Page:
Clamoring For Seats
Published 6:48 pm Friday, February 18, 2022
This week’s Super Bowl loss to the Rams will add Bengals’ fans to those who have painful memories each year about this time. We Atlanta fans can still recall the pain of having Tom Brady and the Patriots down by a score of 28-3 after halftime in a recent Super Bowl, only to lose the game.
Have you ever tried to forget something on purpose? How did that work out for you? There are things I remember and there are things I forget. But so far, I’m unsuccessful over a lifetime at forgetting things just because I’d like to. Now just so no one misunderstands, I am not at all speaking to holding a grudge here. That’s not what this is about at all.
So, we can’t forget what is coming down the road in Luke’s gospel after this week’s story chapter 6 verses 17-26, either. We couldn’t forget if we tried, I hope. Many of us have read the story. We recall that later, in chapter 19, Luke is going to show Jesus in the Temple courtyard overturning the tables where the money-changers were operating.
In fact, in case you have tried to make this just a casual thing Jesus did later at the Temple, he’s going to fashion a whip and strike them as he drives them out. Once that image pops into our minds, we can’t detach this little Sermon on the Level Plain in chapter 6 from that. For Luke, it’s a predictor of Jesus’ showdown that will come at Jerusalem, one that has been brewing ever since he turned his face toward Jerusalem.
If we don’t yet understand that, then we may have heard all the stories, but we haven’t paid attention to how the whole thing connects up. Incidentally, so inevitable was this showdown at the Temple with the money-changers that John in his gospel goes ahead and gets it out of the way in chapter 2. Jesus’ first public act after he turns water into wine at the Wedding at Cana. John has Jesus going straight to the Temple in Jerusalem after Cana and cleaning that courtyard out. Beginning of his ministry. End of his ministry. This showdown was coming.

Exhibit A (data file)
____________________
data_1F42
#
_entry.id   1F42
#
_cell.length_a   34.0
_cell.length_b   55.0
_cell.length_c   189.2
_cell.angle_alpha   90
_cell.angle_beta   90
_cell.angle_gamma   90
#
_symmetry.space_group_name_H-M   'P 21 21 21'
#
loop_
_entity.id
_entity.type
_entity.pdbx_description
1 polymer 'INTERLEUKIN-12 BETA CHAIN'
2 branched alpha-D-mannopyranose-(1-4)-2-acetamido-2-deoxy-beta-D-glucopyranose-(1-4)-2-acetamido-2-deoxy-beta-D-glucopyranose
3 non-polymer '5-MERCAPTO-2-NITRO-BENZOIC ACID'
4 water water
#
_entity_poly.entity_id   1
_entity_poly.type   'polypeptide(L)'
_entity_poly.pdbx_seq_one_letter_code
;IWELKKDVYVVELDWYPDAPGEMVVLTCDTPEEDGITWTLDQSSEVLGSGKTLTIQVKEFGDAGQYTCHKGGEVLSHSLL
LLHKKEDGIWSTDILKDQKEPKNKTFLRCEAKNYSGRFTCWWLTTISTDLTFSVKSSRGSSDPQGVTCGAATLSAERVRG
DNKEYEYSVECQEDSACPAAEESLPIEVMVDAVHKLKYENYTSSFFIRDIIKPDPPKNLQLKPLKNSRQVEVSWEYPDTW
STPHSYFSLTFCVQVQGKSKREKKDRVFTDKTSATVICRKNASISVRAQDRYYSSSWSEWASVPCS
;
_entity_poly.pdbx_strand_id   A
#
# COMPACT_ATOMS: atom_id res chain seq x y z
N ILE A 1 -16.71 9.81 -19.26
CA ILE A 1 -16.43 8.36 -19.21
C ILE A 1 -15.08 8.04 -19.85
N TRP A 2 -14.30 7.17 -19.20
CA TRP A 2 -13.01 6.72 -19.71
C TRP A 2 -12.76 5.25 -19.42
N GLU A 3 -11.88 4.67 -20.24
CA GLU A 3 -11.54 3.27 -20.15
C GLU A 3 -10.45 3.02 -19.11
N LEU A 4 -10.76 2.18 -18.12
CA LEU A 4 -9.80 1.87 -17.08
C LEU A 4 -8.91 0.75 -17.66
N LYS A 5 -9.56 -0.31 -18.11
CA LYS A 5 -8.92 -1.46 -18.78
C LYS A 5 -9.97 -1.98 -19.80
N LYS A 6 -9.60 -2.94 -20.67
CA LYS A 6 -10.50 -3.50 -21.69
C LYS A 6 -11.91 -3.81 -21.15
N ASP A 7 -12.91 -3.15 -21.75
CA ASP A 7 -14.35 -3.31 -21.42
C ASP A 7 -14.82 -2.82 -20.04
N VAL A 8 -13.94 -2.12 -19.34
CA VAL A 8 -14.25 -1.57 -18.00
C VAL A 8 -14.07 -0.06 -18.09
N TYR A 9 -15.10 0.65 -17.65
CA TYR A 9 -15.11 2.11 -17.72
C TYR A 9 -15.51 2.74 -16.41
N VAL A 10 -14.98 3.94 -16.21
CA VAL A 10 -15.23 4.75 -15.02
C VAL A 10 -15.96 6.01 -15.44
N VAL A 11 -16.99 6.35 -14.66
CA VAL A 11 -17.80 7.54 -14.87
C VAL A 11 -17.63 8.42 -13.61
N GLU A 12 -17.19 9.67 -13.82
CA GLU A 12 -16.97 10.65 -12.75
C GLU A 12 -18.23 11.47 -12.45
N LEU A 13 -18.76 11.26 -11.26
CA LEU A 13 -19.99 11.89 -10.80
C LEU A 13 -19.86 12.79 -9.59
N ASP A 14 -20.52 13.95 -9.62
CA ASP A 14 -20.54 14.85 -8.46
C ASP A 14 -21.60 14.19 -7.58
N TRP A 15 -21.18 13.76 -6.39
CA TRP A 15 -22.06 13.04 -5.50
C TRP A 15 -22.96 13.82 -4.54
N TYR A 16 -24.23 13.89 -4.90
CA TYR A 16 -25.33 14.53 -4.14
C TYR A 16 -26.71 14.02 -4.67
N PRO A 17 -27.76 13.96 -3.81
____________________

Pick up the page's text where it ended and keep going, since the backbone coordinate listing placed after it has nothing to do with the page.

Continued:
Luke allows Jesus to tell us why, right here in this week’s scripture in chapter 6. It’s because, if we’re self-aware, we know that too many of us humans tend to jockey for seats at tables that Jesus would have turned over. Will Willimon says that this is Jesus’ sermon. He says that actually, Jesus is painting a picture here of who’s “in” and who’s “out” in God’s kingdom. He is declaring what God values and what God is working to do in the world. Jesus is talking about God here more than we may want to realize. A sermon is a sermon only when it’s talking about God, and less about you or me.
Before Jesus walked among us, the prophets sounded these very same priorities on God’s behalf. Go back and read Jesus’ blessings and his woes in this scripture. Check out Isaiah 61. Read Mary’s Song from Luke 1. Read Jesus’ famous Beatitudes in Matthew. It’s all there.
Here’s what we’d better know for the living of our days. To be “blessed” here might not always satisfy the immediate gratification we’ve become so addicted to. Blessing here, and blessing in Jesus’ Beatitudes in the Sermon on the Mount, referred to a realm that God was bringing about. In many ways, God is still of course bringing about that realm to come.
This is what the prophets foresaw God doing in the days still ahead, the ones while they were waiting for Jesus to show up. A Messiah. Do you want to exalt every valley? Do you want to smooth out the rough places so that there’s room for Christ in your life? Do you want to strive to set the crooked straight, so that God has a way made for the kingdom to advance in our world?
This was a warning from Jesus about misplaced values and how terribly opposite we can be of what God was doing here and in realms we know not of beyond. I think we dare not forget. Because what Jesus was saying here is that if you get on the wrong side of these “Blessing and Woe” equations, then really you’re just clamoring for seats at tables Jesus would soon overturn at the Temple itself! Now, none of us want to do that. Do we?